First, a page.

Canan Bolel talks us through some of the most exciting and beautiful bookshops in Edinburgh, Scotland. If there’s a bookshop that you think other students and academics should visit when they’re undertaking research or visiting a city for a conference, find more information about contributing after this article.
I visited Edinburgh for the first time last summer. Just like any new place, the city promised adventure and escape. I got more than I expected on the adventure and escape part, but this was not my first true encounter with the city. I had in fact already become well acquainted with Edinburgh through the works of Muriel Spark, Alexander McCall Smith and JK Rowling. My relationship with this charming city, initiated in the pages of books, once more led me to books, but this time with the accompaniment of the chilling Edinburgh rain.
I stumbled upon The Old Children’s Bookshelf while wandering along the Royal Mile, contemplating a hot toddy. After stepping inside, I started browsing through familiar names from my childhood and I was even able to see my parents’ favourite characters jumping out from the dusty shelves. After going through the pages of Peter Pan, Winnie-the-Pooh or Peter Rabbit, visitors can also flip through the creased pages of old comics.
Composed of two small rooms filled with the smell of old books, The Old Children’s Bookshelf is very cozy. With shelves full of books in every colour you can imagine, it became clear that this wonderful place is of course not just for children, but for sentimental adults too. This small shop with friendly staff was a highlight of my trip, and I’ll continue to treasure my copy of Scottish Folk and Fairy Tales.
To the south of Edinburgh Castle and above the Grassmarket you will find Armchair Books, which is definitely one of the best spots in Edinburgh for bibliophiles. Here, walls are covered with books and on those that are not you can see interesting quotes written on small pieces of paper, posters and book covers turning this place into a ‘literary space’ in the strictest sense. Portable ladders, shaky lighting and handwritten labels on the shelves all add to the charming atmosphere.
This appealing chaos (which definitely has a harmony within) creates a distinct contrast when compared to other serious bookstores. That is probably the reason why I find Armchair Books especially pleasant. Although they specialize in classics and poetry, I would highly recommend having a look at their contemporary play and science fiction collections.
On West Nicolson Street, Word Power Books is nearly impossible to pass with its bright purple facade. Since 1994, this bookshop has been popular within Edinburgh’s leftist activist scene. In addition to their splendid selection of books focusing on political science, cultural studies and social justice, this bookshop also hosts events and holds readings open to public.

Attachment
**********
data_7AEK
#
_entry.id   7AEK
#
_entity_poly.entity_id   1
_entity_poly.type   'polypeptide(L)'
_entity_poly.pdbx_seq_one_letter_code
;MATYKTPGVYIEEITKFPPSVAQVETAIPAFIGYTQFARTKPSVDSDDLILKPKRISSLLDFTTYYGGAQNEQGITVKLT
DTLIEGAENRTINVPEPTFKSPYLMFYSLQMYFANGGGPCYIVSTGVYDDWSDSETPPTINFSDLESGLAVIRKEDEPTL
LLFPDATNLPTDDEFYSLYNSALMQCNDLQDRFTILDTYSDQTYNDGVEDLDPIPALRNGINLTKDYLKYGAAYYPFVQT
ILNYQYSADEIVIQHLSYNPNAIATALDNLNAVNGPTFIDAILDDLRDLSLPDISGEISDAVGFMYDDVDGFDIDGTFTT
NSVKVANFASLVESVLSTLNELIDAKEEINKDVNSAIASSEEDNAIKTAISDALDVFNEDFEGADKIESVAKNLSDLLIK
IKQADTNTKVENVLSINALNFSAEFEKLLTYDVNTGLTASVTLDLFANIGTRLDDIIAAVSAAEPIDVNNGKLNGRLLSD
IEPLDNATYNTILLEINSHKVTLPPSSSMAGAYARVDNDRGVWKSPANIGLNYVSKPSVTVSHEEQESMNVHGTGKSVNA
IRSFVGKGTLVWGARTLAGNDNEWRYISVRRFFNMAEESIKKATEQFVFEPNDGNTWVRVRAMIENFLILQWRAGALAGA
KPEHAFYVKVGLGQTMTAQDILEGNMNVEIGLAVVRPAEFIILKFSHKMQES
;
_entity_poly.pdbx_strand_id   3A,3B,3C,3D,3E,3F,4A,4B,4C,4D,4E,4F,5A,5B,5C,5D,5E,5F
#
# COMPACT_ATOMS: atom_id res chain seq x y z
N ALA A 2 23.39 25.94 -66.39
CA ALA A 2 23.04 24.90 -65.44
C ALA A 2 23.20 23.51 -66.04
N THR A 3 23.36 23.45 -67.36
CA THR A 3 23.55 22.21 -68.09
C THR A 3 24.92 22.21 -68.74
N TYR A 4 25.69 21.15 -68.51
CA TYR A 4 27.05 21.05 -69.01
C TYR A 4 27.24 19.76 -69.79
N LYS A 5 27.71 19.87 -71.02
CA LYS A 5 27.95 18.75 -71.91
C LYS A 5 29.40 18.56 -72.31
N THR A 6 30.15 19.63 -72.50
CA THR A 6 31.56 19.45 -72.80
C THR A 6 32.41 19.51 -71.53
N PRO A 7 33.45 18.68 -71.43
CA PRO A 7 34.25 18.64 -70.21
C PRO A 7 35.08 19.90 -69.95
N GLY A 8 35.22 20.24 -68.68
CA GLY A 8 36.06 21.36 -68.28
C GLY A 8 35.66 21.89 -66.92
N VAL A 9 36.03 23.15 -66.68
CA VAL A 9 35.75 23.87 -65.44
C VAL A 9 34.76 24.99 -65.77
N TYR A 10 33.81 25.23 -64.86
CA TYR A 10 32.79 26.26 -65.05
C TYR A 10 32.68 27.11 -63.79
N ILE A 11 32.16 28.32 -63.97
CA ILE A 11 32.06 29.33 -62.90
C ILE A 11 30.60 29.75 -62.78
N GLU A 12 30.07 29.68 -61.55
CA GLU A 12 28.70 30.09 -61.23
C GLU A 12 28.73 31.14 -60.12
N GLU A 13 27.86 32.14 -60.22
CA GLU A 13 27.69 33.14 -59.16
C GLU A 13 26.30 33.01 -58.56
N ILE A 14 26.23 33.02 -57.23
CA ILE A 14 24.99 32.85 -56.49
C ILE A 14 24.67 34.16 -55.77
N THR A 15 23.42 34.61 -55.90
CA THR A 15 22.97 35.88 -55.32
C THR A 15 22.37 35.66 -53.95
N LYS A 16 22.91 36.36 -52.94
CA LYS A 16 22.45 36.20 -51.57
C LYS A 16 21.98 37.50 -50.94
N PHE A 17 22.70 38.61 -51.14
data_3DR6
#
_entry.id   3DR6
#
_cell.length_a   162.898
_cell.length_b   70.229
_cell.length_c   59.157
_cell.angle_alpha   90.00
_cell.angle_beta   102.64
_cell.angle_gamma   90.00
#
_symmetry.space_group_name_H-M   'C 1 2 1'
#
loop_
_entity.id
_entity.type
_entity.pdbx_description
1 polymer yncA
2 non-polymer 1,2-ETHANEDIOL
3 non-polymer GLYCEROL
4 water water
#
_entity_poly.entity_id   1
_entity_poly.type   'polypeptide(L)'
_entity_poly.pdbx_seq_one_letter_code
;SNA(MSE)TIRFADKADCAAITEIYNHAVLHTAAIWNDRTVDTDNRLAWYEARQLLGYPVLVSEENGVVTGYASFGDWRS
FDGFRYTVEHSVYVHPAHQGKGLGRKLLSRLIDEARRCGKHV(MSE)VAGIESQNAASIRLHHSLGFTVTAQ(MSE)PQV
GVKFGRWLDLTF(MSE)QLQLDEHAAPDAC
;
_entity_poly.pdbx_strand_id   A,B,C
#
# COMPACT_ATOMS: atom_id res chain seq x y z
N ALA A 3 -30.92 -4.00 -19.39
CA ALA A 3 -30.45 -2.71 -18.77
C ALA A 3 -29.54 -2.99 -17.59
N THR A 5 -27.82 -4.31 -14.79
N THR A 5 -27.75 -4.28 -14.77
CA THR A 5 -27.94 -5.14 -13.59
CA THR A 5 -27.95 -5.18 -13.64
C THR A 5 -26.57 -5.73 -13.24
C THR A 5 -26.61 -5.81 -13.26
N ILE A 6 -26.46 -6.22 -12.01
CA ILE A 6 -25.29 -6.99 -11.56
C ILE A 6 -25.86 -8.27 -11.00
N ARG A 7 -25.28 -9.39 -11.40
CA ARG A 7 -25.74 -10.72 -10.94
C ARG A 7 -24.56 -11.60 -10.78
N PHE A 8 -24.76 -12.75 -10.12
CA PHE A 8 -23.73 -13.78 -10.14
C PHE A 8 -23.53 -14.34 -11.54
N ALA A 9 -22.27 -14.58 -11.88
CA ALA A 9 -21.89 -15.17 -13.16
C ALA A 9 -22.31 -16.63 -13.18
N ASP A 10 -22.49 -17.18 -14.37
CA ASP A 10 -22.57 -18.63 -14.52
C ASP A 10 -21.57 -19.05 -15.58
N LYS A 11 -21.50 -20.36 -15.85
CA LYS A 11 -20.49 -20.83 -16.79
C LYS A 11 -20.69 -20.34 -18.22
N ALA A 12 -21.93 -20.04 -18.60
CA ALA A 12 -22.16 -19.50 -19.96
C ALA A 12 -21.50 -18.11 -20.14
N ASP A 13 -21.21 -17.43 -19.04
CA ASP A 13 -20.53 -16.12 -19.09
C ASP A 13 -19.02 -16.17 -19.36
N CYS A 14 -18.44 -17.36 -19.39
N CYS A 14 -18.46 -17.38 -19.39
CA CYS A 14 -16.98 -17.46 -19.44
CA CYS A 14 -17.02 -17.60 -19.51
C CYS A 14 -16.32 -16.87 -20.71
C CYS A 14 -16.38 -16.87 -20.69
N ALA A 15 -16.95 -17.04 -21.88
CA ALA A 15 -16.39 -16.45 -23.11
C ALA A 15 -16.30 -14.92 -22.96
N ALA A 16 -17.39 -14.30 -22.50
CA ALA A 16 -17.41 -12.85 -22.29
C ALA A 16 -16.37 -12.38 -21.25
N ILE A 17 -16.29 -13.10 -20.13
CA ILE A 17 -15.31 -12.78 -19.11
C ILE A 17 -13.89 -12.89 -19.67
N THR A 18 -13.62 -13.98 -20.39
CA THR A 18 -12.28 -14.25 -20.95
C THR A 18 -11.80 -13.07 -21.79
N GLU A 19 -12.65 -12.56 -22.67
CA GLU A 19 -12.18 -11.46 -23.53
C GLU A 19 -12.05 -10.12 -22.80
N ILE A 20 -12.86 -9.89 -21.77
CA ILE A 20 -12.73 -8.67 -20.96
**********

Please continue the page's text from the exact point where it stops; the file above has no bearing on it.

The shop is also known for its support for local writers. Thus, their selection of Scottish literature from past to present is really worth exploring. Those interested in literary theory can choose among a wide selection of anthologies and explore further by jumping to their selection on gender and identity. Although I was not fortunate enough to see, a friend of mine told me that instead of the iconic bookshop cat, Word Power Books has an adorable collie, who has a whole coterie of admirers.
The famous Scottish writer Robert Louis Stevenson once said, “I kept always two books in my pocket; one to read, one to write in.” If your pockets are empty, the stores around Edinburgh will surely deliver some inspiration in a truly beautiful setting.
Canan Bolel has a Masters degree in Political Science from Sabanci University, Istanbul, a masters degree in Sociology from London School of Economics and Political Science. Currently, Canan is a PhD student in Near and Middle Eastern Studies Program at the University of Washington. Her research examines the formations urban identity and sense of belonging in Mediterranean port cities of the Ottoman Empire.
Do you have a favourite bookshop? If there’s a bookshop that you think other students and academics should visit when they’re undertaking research or visiting a city for a conference, then now’s your chance to tell us all about it.
As part of a new feature on LSE Review of Books, we’re asking academics and students to recommend their favourite two or three bookshops in a particular city, with the aim of building an exciting online series for our book-loving community of readers the world over.
Bookshops could be academic, alternative, foreign language, hobby-based, secret or underground institutions, second hand outlets, or connected to a university. We’d like to cover all world regions too.
If something comes to mind, we’re looking for around 150 words per bookshop, detailing why this place is a must-see. Our editorial team can then find suitable photos and links to accompany the piece, though you’re welcome to supply these too. We only ask that you focus on just one city or region, and two or three bookshops within it.
Email us now if you’d like to contribute: email@example.com